Gen Horiuchi became artistic director of the Saint Louis Ballet in 2000 and has since created a dozen original works for the company. Originally from Tokyo, Horiuchi came to the United States at age 15 after winning the prestigious international prize, the Prix de Lausanne. He joined the New York City Ballet two years later and soon became known for his flawless execution and light, airy style.
LN: YOU’RE CURRENTLY WORKING ON THE NUTCRACKER WITH THE ST. LOUIS BALLET. HOW DO YOU MAKE THAT FRESH YEAR AFTER YEAR?
GH: We have a lot of new performers each year. This year, five of our 20 company members are new, and out of our 80 students, usually 20 to 30 percent are new. So yes, we do similar choreography, but just having new dancers makes it fresh. Also, I make little adjustments from the previous year.
LN: WHICH ROLES HAVE YOU DANCED IN THE NUTCRACKER?
GH: I’ve danced everything from Cavalier to one of the party children in Act One when I was 10 years old. I’ve probably danced every single available role. My favorite one is Cavalier, and I also enjoy dancing Candy Cane.
LN: HOW OLD WERE YOU WHEN YOU STARTED DANCING?
GH: Six years old. My parents in Tokyo ran a ballet studio.
LN: HOW DID YOU FEEL AS A 6-YEAR-OLD STARTING BALLET?
GH: Well, there were a lot of girls! My brother and I were the only boys in class, or anywhere. But I was fortunate to have him with me.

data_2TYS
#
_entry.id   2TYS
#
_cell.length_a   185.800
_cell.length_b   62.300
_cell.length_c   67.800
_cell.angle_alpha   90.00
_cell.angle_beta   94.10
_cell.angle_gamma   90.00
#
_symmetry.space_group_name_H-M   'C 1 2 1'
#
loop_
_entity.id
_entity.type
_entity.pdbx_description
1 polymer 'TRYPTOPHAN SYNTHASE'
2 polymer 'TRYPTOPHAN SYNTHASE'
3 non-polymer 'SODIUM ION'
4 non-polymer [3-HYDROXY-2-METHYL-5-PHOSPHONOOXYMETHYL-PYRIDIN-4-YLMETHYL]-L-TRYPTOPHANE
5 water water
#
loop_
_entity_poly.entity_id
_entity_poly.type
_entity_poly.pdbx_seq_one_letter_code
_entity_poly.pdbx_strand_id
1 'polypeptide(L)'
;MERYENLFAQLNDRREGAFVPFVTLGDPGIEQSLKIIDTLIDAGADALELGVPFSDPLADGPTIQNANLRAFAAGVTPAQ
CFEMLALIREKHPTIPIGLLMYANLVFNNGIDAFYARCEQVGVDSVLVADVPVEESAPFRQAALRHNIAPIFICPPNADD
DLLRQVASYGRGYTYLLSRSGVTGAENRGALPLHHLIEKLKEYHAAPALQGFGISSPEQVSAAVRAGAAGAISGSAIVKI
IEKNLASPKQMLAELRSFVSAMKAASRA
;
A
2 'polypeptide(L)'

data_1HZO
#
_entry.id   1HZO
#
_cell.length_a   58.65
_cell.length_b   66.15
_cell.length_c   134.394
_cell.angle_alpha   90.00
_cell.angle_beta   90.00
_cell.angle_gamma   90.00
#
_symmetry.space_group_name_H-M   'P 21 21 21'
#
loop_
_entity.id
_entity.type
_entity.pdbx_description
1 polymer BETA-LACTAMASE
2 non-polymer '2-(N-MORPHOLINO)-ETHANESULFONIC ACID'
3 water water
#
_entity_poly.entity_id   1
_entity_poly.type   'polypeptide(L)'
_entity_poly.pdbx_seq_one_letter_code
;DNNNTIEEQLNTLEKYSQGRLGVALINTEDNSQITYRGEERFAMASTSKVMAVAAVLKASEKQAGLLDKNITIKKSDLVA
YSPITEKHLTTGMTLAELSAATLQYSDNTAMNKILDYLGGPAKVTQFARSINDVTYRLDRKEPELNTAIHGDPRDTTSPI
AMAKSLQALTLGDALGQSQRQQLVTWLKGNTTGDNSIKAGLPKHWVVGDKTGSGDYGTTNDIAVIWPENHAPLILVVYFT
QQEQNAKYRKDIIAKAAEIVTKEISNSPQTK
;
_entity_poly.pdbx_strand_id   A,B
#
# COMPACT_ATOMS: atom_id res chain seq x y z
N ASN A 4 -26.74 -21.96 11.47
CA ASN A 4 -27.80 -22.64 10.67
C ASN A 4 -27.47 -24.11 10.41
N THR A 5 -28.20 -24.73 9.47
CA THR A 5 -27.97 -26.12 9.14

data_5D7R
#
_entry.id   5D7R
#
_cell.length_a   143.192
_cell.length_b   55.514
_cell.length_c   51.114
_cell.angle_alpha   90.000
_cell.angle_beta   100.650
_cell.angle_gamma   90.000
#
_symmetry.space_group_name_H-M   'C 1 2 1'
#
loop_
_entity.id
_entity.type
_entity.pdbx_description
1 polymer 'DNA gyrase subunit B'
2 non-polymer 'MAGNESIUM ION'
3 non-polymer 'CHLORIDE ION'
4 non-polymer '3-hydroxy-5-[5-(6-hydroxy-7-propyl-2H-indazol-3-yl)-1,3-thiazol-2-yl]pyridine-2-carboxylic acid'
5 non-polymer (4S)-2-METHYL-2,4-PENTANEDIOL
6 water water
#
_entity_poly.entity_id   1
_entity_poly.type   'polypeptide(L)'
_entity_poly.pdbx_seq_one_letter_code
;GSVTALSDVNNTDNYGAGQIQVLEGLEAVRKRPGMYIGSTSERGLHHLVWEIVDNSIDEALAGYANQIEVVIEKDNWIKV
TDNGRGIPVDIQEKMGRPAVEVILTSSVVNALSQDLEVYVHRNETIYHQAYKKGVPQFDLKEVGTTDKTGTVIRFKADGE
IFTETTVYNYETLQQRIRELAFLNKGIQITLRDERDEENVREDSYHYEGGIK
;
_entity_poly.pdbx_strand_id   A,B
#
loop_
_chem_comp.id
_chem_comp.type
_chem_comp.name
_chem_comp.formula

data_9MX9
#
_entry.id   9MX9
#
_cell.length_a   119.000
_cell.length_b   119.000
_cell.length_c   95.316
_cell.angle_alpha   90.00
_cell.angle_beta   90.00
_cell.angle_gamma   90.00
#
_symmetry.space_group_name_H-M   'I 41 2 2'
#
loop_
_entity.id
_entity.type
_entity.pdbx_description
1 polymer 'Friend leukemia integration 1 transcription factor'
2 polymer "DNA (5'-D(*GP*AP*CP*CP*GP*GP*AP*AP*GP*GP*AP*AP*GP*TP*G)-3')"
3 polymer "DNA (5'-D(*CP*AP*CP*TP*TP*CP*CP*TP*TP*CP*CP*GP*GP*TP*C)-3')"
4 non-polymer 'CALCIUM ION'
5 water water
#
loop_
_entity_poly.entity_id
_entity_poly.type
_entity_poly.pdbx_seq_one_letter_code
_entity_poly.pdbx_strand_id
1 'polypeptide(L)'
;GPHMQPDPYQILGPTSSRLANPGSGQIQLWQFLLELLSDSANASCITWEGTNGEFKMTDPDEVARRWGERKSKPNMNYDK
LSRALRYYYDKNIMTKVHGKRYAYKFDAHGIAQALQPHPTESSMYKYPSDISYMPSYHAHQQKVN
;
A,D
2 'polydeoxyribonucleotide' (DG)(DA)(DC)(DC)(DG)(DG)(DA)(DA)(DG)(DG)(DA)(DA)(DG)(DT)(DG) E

LN: WHAT’S YOUR FAVORITE ROLE?
GH: I don’t know how to single one out. I guess I would say any role in a ballet choreographed by George Balanchine. He was the founder of New York City Ballet, and I always enjoy dancing his ballets because they are so musical.
LN: HOW IS DIRECTING DIFFERENT FROM DANCING?
GH: Being a dancer, just like being an actor, you focus on your part. But when you direct something, you have to think about costuming or lighting or even about the tempo of the music. You have the whole picture in mind.
LN: WHAT IS THE PROCESS OF CHOREOGRAPHY LIKE?
GH: It helps to have a score, because then you know what’s coming up next, but you just have to listen to the music 10 to 20 times over. You keep listening. I plan 30 or 40 percent ahead of time, but then it helps to have a dancer in front of me, it’s kind of a collaboration process.
LN: WHAT DO YOU AIM FOR WHEN CHOREOGRAPHING A BALLET?
GH: Keep the story simple. I always want to make it clear to the audience what’s happening on stage. I imagine there’s this person who’s never seen a ballet before, and I want them to understand what’s going on.
LN: WHAT DO YOU LIKE TO DO IN ST. LOUIS?
GH: I’m a big baseball fan, a Yankees fan. I’d like to see people enjoy ballet the way they enjoy baseball.
LN: ARE THERE SIMILARITIES BETWEEN BALLET AND BASEBALL?
GH: Teamwork. You can’t have just one great player, like a Pujols. You have to have eight other great players. It’s the same thing with ballet. Yes, we do have a great ballerina here and there, but there has to be teamwork.